By Sean Rice
The managers of Celina Sanitary Landfill are discussing with Ohio Environmental Protection Agency (EPA) officials a possible expansion at the Depweg Road site, south of Celina.
Adam Burleson, Celina Sanitary Landfill site manager, met with Mercer County Health Department Sanitarian Chris Miller and the EPA's Mike Reiser on Thursday morning in Bowling Green.
Miller told The Daily Standard the meeting with Reiser was requested to discuss the possibility of expanding the landfill vertically and/or horizontally, because the 62-acre site is nearing capacity.
Burleson directed questions about the landfill's future to his district manager, Mark O'Brien of Allied Waste Services, who could not be reached for comment this morning.
"We don't want to run out of space out there; we want to continue to serve the public," Burleson said. Miller said Burleson questioned the time needed for permitting a vertical expansion, as opposed to a east or west expansion. He said the landfill manager was looking for ideas and opinions. He did not present any expansion plans, MIller said.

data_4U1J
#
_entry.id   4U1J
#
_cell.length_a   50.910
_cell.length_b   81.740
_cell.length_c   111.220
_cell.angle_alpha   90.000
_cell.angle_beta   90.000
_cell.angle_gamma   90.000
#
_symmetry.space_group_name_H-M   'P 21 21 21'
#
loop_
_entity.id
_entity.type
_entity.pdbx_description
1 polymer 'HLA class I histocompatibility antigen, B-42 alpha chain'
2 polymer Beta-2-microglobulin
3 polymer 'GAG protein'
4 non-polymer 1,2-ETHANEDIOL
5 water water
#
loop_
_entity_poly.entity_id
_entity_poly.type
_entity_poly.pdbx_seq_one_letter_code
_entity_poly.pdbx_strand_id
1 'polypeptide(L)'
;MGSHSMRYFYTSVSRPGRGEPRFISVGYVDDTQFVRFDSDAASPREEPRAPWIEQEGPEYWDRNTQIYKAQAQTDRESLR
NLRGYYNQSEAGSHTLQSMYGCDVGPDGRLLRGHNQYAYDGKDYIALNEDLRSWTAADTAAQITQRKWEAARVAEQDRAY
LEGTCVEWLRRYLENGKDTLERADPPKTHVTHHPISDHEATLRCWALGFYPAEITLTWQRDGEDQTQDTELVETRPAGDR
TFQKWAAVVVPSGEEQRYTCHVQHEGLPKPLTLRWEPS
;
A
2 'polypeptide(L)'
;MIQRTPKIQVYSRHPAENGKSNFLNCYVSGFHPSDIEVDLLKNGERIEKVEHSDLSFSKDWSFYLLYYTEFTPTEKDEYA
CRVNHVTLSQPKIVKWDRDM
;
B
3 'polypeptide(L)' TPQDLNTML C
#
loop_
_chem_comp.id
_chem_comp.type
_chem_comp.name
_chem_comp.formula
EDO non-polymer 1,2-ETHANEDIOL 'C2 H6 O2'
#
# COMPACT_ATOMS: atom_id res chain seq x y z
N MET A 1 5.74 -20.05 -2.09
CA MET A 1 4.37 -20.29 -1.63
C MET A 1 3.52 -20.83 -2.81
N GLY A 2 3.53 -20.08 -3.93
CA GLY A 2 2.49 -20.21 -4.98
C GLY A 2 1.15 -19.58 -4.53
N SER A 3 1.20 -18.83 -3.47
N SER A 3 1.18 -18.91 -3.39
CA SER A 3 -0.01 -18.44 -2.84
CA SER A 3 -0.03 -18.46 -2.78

Miller told The Daily Standard a vertical expansion would be a quicker route for the landfill, but that the process could still take a year before it could be approved. He said adding 45 feet to the top of the landfill was discussed.
The tallest hill in the landfill is currently about 80 feet high, health department records show.
Workers at the landfill already have started soil testing at the site for a possible expansion, which would be followed up with many hours of hydro-geological studies before a permit is issued.
A landfill expansion would need to receive approval from the Franklin Township Zoning Commission, EPA and health board.
Miller reported that Burleson said a "worst case scenario" would be the landfill cutting down its intake to a trickle to maintain its open status. Once a landfill closes, an extensive post-closure monitoring program must begin, which lasts for 30 years.
Reopening a closed landfill is a costly and lengthy process that the EPA discourages, officials said.